For Flora Duffy, clinching a second successive ITU World Triathlon Series title tomorrow is about as much a formality as can be expected.
The Bermudian did not expect to be in quite such a powerful position on the eve of the Grand Final in Rotterdam.
Duffy’s dominance got her there. She has competed in only six of the eight races this season after missing the first two events with a hip injury. The 29-year-old won five and was second in the other one. She needs only to finish seventh in the Dutch city to win the title in a record-breaking campaign.
“It’s pretty freaky, but cool,” Duffy said of the position that she is in. “This year has definitely turned out a little different than I thought. I never thought I would come into the Grand Final, one, in the lead, and two, having won five races.”
Duffy became only the second woman to have won five times in the WTS this season and she recorded the widest winning margin in series history when she beat Katie Zaferes, of the United States, by 1min 51sec in Yokohama in May. She followed that by defeating Australian Ashleigh Gentle by 31 seconds in Hamburg two months later for the widest winning margin in a sprint race.
She is definitely the woman whom all eyes will be on in Rotterdam, even with the return of Nicola Spirig, the Swiss who won the Olympic gold medal at London 2012 and silver in Rio de Janeiro last summer. Spirig, 35, gave birth to a girl in May.
“It’s a new place to be to have more eyes on you, a little bit more exposure, more pressure,” Duffy said. “It’s just another race. You can turn into world champion, which is kind of a big thing, but I think you have to look at it as another race. It’s just swim, bike, run.
“It helps that Nicola Spirig’s back and she’s an Olympic medallist, so I’m hoping some eyes go towards her. It’s a good day, it’s exciting, it’s the Grand Final and will hopefully cap off the year well.”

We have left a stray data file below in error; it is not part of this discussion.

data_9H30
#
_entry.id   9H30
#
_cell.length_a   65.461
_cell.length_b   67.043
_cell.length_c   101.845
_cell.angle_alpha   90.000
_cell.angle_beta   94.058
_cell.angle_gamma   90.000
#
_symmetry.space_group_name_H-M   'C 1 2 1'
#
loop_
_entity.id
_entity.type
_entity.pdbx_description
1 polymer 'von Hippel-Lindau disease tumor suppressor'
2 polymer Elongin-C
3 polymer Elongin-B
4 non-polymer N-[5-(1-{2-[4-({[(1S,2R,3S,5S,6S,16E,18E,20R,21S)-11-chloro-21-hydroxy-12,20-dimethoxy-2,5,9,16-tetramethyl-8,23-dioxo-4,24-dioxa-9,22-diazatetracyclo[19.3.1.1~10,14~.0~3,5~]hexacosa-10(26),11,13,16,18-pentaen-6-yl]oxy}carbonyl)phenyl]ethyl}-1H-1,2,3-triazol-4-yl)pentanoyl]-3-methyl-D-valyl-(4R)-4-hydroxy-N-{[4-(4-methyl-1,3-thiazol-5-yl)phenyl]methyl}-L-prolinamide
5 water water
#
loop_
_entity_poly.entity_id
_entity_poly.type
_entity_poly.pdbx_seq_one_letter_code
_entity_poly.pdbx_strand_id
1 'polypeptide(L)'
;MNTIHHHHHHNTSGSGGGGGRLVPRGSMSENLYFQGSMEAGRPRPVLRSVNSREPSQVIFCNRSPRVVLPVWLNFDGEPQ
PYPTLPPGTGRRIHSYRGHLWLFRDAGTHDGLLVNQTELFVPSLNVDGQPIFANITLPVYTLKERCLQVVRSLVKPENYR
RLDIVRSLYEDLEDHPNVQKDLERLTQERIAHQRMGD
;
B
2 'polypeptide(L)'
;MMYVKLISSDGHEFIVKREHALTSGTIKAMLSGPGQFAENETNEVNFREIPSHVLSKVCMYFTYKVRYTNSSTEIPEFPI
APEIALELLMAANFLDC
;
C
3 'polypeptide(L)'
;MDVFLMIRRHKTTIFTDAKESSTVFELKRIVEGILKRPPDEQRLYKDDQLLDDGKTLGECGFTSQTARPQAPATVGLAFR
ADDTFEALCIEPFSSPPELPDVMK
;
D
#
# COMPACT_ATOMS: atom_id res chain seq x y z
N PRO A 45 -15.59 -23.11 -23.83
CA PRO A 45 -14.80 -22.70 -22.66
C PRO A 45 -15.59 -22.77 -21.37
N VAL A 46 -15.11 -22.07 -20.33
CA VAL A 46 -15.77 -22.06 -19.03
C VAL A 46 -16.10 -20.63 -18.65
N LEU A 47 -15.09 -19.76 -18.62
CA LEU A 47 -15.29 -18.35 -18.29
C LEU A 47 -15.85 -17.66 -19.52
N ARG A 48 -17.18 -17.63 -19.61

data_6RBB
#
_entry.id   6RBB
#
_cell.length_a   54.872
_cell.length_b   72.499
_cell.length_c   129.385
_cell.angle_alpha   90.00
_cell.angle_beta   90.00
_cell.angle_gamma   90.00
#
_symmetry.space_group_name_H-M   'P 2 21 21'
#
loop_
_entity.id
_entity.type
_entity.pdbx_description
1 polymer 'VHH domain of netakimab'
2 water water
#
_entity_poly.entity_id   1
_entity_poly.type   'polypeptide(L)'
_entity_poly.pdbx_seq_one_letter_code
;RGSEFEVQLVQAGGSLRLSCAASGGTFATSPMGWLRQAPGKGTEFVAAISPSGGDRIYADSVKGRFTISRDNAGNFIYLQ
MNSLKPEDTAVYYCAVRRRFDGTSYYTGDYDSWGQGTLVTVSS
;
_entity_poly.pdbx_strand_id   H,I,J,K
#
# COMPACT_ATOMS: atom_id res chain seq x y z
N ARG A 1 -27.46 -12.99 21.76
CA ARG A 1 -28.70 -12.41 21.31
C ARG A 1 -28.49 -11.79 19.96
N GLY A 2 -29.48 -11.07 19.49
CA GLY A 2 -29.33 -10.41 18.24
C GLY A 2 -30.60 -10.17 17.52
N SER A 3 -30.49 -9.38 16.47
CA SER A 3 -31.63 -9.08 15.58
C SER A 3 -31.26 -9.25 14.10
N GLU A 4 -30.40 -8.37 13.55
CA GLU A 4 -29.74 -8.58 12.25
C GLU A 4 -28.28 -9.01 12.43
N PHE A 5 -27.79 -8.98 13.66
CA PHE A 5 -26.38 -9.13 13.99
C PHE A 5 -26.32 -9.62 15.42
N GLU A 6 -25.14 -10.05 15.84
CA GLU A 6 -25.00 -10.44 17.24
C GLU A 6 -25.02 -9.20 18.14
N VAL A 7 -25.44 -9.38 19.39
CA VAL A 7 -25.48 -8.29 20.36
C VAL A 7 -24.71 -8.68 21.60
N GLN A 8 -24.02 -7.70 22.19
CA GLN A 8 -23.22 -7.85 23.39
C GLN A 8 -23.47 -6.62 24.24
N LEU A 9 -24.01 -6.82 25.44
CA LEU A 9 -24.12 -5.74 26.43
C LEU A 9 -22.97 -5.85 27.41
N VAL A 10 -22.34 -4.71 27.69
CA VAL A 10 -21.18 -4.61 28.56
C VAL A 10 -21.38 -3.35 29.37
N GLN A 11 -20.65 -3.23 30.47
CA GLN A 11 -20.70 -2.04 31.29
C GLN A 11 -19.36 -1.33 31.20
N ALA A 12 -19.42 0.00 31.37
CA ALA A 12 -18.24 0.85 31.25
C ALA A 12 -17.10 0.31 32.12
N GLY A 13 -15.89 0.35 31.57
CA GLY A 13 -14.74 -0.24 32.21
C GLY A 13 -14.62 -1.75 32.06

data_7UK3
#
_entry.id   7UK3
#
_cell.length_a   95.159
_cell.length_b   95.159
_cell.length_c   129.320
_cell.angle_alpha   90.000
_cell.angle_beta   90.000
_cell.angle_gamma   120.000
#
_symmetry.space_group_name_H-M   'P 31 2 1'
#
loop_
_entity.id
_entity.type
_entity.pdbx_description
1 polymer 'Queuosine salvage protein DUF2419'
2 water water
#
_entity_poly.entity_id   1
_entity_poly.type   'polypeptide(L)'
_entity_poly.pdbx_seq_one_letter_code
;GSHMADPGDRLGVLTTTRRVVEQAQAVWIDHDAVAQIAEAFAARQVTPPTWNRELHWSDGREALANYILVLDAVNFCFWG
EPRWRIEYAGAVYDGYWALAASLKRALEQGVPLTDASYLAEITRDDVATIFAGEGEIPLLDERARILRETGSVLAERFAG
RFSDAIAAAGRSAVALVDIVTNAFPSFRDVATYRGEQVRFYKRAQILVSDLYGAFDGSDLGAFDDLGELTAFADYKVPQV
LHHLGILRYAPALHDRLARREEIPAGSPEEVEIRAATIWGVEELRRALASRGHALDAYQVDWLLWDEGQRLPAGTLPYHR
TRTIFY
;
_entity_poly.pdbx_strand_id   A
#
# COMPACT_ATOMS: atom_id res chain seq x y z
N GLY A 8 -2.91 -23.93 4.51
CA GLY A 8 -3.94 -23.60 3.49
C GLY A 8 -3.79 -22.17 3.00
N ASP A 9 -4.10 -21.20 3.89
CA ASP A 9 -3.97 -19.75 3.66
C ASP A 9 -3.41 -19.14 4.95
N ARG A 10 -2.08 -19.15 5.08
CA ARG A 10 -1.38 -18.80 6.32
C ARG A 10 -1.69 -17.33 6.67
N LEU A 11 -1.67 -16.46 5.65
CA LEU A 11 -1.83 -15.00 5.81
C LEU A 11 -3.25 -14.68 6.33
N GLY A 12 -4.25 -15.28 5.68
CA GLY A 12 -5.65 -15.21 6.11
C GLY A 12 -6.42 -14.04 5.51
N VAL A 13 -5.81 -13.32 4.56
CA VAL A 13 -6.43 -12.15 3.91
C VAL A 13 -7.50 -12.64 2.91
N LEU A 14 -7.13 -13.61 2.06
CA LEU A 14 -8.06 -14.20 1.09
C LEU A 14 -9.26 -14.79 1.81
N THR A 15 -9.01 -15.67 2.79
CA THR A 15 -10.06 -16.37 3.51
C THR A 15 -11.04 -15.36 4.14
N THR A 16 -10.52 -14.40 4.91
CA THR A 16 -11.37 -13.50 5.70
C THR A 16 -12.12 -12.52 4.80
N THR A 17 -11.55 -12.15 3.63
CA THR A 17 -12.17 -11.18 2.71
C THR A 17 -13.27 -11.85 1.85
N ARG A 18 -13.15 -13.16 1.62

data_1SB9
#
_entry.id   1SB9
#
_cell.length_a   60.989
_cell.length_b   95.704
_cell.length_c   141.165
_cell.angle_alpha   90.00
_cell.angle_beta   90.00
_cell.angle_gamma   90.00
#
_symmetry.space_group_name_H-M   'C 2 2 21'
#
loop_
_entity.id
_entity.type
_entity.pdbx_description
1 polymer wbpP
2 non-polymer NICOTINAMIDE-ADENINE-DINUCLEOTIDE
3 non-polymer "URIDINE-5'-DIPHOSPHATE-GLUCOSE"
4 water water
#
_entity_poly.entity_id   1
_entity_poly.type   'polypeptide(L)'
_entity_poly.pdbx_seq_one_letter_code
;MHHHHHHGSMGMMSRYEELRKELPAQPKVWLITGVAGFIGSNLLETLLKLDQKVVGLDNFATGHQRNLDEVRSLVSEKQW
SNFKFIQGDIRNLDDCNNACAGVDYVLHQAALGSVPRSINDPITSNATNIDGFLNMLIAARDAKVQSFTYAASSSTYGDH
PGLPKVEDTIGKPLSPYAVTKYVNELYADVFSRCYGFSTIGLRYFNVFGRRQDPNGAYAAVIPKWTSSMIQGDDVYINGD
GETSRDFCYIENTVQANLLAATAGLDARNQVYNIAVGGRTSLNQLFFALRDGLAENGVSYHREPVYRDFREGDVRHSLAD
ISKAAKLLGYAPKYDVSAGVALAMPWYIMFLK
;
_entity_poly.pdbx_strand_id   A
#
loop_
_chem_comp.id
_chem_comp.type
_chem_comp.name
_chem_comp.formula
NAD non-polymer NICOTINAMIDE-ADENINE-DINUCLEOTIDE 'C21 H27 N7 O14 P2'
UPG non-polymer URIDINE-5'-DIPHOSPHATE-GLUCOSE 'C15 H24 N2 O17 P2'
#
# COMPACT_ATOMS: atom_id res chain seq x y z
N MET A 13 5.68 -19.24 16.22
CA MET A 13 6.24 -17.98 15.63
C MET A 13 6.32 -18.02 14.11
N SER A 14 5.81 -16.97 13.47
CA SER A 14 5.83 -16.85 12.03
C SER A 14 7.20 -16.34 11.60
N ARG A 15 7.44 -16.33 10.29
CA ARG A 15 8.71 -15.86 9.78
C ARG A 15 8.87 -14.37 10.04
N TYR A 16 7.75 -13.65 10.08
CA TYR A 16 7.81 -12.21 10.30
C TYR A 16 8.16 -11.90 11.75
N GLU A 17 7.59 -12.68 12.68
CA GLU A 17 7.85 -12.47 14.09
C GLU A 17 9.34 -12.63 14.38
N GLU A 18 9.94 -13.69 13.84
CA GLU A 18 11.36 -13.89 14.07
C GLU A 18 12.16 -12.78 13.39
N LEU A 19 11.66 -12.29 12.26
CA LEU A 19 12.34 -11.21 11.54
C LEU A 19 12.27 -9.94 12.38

Duffy leads the standings with 4,000 points, with Gentle, 26, trailing in second with 3,507. Gentle is the only woman to have beaten Duffy this season, in Montreal last month, and has the slimmest of slim chances to wrest the title from the Bermudian. For that to happen, she needs to win and hope Duffy finishes no higher than eighth.
“The goal is obviously to win the world title,” Duffy said. “It’ll be a bit of a letdown if it all went wrong now! I’m just joking, sort of!
“There’s a couple of races within the race. Obviously Ashleigh and I go into the race No 1 and 2, so I presume it’s between us. There’s a bit of a gap between third, fourth and the rest of the top ten. So barring anything crazy happening, she’s someone I’ll be looking at.
“And then, of course, Nicola Spirig is racing. Even though she had a baby four months ago, she only tends to race when she has pretty good form. She definitely influences the race whenever she’s on the start line. Having said that, this is her first WTS so she’s not in the series; that’s a different dynamic.
“For me, it’s about executing how I did in Stockholm and just doing all I can to get across that line in a good position to win the world title.”
Duffy has prepared in unorthodox fashion, returning to her base in Boulder, Colorado, instead of staying in Europe after winning the previous event in Stockholm three weeks ago.
“I’m a creature of habit,” Duffy said. “I like to go back to my training routine in Boulder, see my massage therapist, stay in my own house, sleep in my own bed, see some friends. It just helps create a bit of balance. I don’t particularly have much balance in my life — it’s all swim, bike, run!
“Staying out of Europe is a bit of an escape from the triathlon world. It’s nice to be home and it actually makes it feel like quite a long gap between Stockholm and coming here now for the Grand Final.”
Amazingly, Duffy still feels there is room for improvement in 2018, with Gwen Jorgensen, the Rio gold medal-winner and WTS champion in 2014 and 2015, expected to return to action after the birth of her son last month.
“I think in 2018, you’re going to see Gwen Jorgensen come back, Nicola will probably race more, Helen Jenkins will probably come back,” she said. “Vicky Holland and Non Stanford have suffered illness and injury this year. Add all those back into the equation, and I’m sure I’m missing a couple of names, and the racing might play out in a similar way, but perhaps the gaps won’t be as big.
“I need to continue to improve swim, bike and run; particularly my run. It’s improving but there’s lots of space to be better.”
With that attitude, it is no wonder that Duffy is firmly in the driver’s seat for another coronation tomorrow.